The first part in our series of functional movements is the squat. Functional movements are simply movements that we perform as part of our normal daily lives such as squatting, pulling, pushing etc. and they can form the basis of a great total body training programme.
For strong glutes and legs you need to incorporate some squats into your training! Squats can be performed with many different pieces of equipment but the fundamental technique of a squat will always be the same. To set yourself up for a squat, place the feet hip to shoulder width apart. Aim to keep the knees tracking with your second toe as you sink into the squat. A very slight turn out of the toes is totally acceptable.
Initiate the movement by pushing the hips back to avoid the knees passing over the toes and creating unnecessary pressure through the knee joints. The chest should stay lifted throughout the squat to avoid placing a strain to the lower back muscles.
To return yourself from a squat, try to push through the heels. Make sure breathing patterns are used when working with load, as this will help to engage the core structure and improve core strength.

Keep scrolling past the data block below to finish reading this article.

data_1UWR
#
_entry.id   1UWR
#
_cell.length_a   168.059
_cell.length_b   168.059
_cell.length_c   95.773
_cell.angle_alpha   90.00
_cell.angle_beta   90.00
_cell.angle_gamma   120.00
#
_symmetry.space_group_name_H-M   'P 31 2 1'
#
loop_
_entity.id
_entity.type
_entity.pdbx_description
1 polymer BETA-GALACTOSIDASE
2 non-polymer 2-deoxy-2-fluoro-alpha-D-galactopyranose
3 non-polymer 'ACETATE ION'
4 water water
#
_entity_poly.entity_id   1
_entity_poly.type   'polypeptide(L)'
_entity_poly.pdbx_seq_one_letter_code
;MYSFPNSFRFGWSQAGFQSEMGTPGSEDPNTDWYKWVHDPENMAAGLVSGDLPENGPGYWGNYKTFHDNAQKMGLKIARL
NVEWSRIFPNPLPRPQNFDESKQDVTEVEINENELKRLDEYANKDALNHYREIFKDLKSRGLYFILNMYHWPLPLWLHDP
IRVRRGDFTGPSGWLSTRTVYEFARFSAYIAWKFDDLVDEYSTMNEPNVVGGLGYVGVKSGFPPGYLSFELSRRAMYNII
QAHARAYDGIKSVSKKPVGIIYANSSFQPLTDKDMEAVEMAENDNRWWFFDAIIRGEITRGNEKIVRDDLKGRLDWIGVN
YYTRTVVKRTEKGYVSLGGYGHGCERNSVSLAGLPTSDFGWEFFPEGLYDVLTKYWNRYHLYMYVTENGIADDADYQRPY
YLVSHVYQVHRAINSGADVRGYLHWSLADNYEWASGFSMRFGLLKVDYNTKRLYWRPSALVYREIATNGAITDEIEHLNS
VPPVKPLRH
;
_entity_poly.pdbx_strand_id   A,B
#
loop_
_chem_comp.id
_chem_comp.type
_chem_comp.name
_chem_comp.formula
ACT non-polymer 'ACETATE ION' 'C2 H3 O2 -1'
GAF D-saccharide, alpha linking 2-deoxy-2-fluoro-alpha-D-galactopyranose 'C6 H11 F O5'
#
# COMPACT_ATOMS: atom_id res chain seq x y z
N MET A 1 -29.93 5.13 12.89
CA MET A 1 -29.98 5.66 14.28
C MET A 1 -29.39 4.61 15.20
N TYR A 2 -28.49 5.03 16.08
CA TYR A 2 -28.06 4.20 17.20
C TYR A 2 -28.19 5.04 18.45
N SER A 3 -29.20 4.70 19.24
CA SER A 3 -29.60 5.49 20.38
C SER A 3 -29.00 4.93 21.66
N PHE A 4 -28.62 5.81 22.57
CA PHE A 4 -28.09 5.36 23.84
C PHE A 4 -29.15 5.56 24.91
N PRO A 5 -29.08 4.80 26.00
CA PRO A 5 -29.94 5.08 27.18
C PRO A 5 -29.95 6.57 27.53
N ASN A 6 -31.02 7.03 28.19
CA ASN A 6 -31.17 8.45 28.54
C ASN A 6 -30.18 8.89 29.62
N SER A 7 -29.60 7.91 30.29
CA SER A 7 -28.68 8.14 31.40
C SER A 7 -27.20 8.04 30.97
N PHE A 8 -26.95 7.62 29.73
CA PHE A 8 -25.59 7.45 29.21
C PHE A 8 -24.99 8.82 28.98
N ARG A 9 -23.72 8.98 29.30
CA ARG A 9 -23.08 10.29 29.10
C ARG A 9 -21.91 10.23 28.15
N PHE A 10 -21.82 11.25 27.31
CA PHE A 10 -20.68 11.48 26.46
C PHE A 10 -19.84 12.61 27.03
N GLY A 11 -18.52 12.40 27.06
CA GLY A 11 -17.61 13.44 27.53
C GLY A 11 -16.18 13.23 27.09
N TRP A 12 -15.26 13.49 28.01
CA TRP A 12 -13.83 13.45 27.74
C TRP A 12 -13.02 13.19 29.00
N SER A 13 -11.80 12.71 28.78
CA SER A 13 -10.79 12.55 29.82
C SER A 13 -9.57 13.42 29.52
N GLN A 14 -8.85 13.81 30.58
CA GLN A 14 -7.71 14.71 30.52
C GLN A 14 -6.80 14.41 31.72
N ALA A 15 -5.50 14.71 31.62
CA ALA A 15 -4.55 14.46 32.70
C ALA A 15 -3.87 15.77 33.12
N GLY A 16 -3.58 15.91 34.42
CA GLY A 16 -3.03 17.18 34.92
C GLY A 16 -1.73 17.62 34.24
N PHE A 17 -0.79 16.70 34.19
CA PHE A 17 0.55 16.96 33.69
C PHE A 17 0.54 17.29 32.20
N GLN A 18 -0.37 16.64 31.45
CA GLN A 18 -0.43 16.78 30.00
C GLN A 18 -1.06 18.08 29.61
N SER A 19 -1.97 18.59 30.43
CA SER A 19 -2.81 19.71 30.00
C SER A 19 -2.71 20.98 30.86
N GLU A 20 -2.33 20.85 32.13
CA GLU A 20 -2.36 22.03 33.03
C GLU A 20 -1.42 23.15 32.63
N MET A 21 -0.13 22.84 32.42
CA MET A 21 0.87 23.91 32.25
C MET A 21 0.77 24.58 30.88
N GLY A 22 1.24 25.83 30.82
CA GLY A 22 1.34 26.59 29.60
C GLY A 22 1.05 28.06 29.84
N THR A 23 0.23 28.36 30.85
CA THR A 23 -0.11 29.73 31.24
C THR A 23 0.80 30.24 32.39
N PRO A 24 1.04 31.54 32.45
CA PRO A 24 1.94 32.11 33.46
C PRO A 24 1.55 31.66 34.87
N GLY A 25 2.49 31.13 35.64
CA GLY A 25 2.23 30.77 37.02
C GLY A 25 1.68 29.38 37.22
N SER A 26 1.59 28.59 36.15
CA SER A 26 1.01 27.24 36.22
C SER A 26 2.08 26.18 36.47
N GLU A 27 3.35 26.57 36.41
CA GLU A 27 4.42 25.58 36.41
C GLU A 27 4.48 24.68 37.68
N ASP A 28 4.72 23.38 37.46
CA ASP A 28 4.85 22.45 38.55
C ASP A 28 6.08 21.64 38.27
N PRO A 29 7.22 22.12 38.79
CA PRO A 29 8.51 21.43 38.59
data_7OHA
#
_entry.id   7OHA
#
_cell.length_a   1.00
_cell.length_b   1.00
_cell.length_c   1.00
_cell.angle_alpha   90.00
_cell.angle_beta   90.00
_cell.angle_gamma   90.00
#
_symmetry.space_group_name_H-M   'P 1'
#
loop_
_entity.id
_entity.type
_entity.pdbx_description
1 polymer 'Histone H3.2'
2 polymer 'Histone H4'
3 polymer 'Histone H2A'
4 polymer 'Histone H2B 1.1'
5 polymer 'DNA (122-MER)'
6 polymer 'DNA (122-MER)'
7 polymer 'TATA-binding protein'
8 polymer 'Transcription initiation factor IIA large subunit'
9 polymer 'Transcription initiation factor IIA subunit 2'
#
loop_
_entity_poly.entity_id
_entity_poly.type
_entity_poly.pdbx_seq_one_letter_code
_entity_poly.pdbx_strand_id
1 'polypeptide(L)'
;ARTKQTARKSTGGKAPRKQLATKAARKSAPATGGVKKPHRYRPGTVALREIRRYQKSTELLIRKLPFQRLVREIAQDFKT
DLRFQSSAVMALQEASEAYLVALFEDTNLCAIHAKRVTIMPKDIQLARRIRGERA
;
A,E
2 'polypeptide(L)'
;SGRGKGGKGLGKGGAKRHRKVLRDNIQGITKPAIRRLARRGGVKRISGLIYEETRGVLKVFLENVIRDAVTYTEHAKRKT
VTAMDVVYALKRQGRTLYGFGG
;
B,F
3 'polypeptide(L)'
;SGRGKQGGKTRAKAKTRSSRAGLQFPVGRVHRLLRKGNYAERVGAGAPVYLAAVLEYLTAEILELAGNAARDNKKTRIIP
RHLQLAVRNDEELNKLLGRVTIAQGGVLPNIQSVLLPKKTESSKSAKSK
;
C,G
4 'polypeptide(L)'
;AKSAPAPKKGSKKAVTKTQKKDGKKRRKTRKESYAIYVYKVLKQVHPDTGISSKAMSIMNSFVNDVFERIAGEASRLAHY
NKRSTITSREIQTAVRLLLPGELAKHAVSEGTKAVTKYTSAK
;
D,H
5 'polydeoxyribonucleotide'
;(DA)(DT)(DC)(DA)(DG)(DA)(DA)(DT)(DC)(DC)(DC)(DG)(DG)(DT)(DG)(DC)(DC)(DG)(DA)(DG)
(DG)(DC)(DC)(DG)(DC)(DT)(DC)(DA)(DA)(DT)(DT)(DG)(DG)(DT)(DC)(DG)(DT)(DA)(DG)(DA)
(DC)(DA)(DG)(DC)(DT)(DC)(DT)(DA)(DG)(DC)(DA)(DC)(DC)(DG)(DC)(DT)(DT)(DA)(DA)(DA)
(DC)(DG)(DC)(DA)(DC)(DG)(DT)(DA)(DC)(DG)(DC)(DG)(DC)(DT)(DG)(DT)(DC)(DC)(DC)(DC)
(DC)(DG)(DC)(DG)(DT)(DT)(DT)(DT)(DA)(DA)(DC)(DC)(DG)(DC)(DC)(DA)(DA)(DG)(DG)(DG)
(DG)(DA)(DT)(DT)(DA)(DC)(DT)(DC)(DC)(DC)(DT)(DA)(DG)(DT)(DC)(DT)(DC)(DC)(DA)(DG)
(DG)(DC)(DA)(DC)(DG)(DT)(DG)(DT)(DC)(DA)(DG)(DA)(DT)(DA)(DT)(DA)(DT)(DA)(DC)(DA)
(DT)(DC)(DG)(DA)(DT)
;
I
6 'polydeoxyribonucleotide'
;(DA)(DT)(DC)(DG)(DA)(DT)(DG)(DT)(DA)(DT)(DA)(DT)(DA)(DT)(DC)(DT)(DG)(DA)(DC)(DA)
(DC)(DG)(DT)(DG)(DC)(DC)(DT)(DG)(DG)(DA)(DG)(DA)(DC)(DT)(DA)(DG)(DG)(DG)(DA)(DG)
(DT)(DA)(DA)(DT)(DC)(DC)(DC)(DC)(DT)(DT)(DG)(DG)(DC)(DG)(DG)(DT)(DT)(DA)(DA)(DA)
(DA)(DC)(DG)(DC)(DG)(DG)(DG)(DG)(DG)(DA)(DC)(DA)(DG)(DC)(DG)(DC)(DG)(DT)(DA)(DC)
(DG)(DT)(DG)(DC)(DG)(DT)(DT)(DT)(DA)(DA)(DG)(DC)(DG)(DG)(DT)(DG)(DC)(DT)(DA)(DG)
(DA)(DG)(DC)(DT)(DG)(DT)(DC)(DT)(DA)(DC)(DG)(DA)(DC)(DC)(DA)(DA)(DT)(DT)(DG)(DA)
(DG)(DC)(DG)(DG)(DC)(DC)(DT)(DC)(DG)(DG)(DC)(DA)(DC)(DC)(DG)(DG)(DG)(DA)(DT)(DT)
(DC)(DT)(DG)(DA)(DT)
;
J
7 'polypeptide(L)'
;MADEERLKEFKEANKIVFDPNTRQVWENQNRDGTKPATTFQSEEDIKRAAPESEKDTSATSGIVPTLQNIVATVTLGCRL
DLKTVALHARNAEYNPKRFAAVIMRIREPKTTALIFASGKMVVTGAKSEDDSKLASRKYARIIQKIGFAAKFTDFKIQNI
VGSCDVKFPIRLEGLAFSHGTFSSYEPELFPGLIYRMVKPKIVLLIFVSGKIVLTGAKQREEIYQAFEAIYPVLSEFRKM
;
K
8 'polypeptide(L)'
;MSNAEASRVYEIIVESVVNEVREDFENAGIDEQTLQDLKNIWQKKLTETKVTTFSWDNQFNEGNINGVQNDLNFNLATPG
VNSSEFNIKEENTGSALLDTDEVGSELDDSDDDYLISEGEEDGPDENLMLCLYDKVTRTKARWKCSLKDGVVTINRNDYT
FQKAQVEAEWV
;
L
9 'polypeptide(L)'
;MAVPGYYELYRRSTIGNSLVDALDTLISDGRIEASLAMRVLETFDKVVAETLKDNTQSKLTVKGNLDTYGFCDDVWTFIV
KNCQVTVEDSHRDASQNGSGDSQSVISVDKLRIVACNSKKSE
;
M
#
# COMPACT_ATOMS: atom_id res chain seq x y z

Here are some variations of squats:
The back squat – where the load/barbell is placed upon the rear (fleshy) part of the shoulders. The back squat strengthens the quadriceps, hamstrings and glute (bottom) muscles whilst challenging the core at the same time.
The Front squat – this is where the barbell/kettlebells is held in a rack position at the front of the body. The front squat will challenge the postural muscles more as maintaining an upright position can be a challenge when the weight is at the front. We use a range of technique improvement strategies to help clients with the front racked position.
Sumo squat – This position takes the legs out wider than a normal squat stance position, approximately shoulder width distance. The sumo squat will challenge a different area of the bum muscles whilst also targeting the inner thigh muscles a little more. A sumo squat can be performed with a weight on the back of the shoulders, or alternatively holding a kettlebell in front of you.
Single leg squats – These are a great way to challenge each side of the body separately. Due to being on one leg, this type of squat will really challenge the hamstring muscles and also help to improve balance and stability around the knee. I usually give this type of exercise to someone who wants to improve their running.